Additionally, in some cases, adjunctive services are delivered by a different agency than formal mental health services, introducing some complexity in the coordination of services. The table below describes adjunctive or supplemental mental health services.

Supplemental/"Wrap-Around" Services

Psychiatric Rehabilitation Program (PRP)

Adjunctive, focused on optimizing functioning (promote positive peer interaction, communication, self-help skills, completion of activities of daily living) and recovery. Variable intensity and location (can be “on-site” at program/clinic or “off-site” with PRP worker meeting patient in community).

Therapeutic Behavioral Services (TBS)

More intensive in-home services designed to support children who are at risk for a higher level of care without said intervention. Includes assessment, development of behavioral plan, and use of a therapeutic behavioral aid to help family implement behavior plan.

Targeted Case Management

Case managers assist families in coordinating referrals and authorizations and identifying resources for families in their communities including providers, transportation, and even non-medical services.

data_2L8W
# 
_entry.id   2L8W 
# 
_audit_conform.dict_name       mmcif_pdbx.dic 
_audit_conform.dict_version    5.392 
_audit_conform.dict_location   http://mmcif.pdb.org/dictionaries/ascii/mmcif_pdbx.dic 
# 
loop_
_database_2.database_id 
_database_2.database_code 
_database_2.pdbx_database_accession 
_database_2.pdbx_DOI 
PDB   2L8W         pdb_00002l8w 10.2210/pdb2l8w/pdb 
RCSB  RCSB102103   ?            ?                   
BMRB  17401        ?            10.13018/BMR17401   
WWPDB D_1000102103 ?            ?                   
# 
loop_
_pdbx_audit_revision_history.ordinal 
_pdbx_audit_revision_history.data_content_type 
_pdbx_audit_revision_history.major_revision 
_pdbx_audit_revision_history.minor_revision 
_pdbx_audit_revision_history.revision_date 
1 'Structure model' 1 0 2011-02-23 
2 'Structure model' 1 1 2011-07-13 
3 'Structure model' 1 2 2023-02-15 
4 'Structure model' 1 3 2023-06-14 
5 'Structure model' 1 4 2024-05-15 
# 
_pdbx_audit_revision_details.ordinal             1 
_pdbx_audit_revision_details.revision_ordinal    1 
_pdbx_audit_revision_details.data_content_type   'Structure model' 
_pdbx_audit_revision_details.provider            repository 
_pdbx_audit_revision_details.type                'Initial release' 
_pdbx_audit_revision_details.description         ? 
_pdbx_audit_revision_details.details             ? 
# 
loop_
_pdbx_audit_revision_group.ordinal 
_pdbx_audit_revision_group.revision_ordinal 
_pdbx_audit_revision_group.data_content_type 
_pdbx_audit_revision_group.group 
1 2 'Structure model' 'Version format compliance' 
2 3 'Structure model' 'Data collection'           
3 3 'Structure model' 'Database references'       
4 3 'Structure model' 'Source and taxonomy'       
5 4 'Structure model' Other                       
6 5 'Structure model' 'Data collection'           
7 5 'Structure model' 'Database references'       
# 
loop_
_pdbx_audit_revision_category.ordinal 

What types of services are on the horizon?

To address the fragmentation of available services, there has been a movement towards establishing Certified Community Behavioral Health Clinics (CCBHC). These clinics are required to be accessible regardless of ability to pay, to meet standards for the range of services that they provide (including the availability of crisis services 24 hours per day, 7 days per week), and to get people into care quickly. They are obligated to provide an array of services to decrease the need to have services delivered across a variety of providers and/or agencies. CCBHCs are also required to include care coordination and navigation for patients and families. In 2023, the Maryland state legislature passed a bill requiring the Maryland Department of Health to apply to SAMHSA for implementation funds related to CCBHCs.

What other supports are there for families of youth with mental health care needs?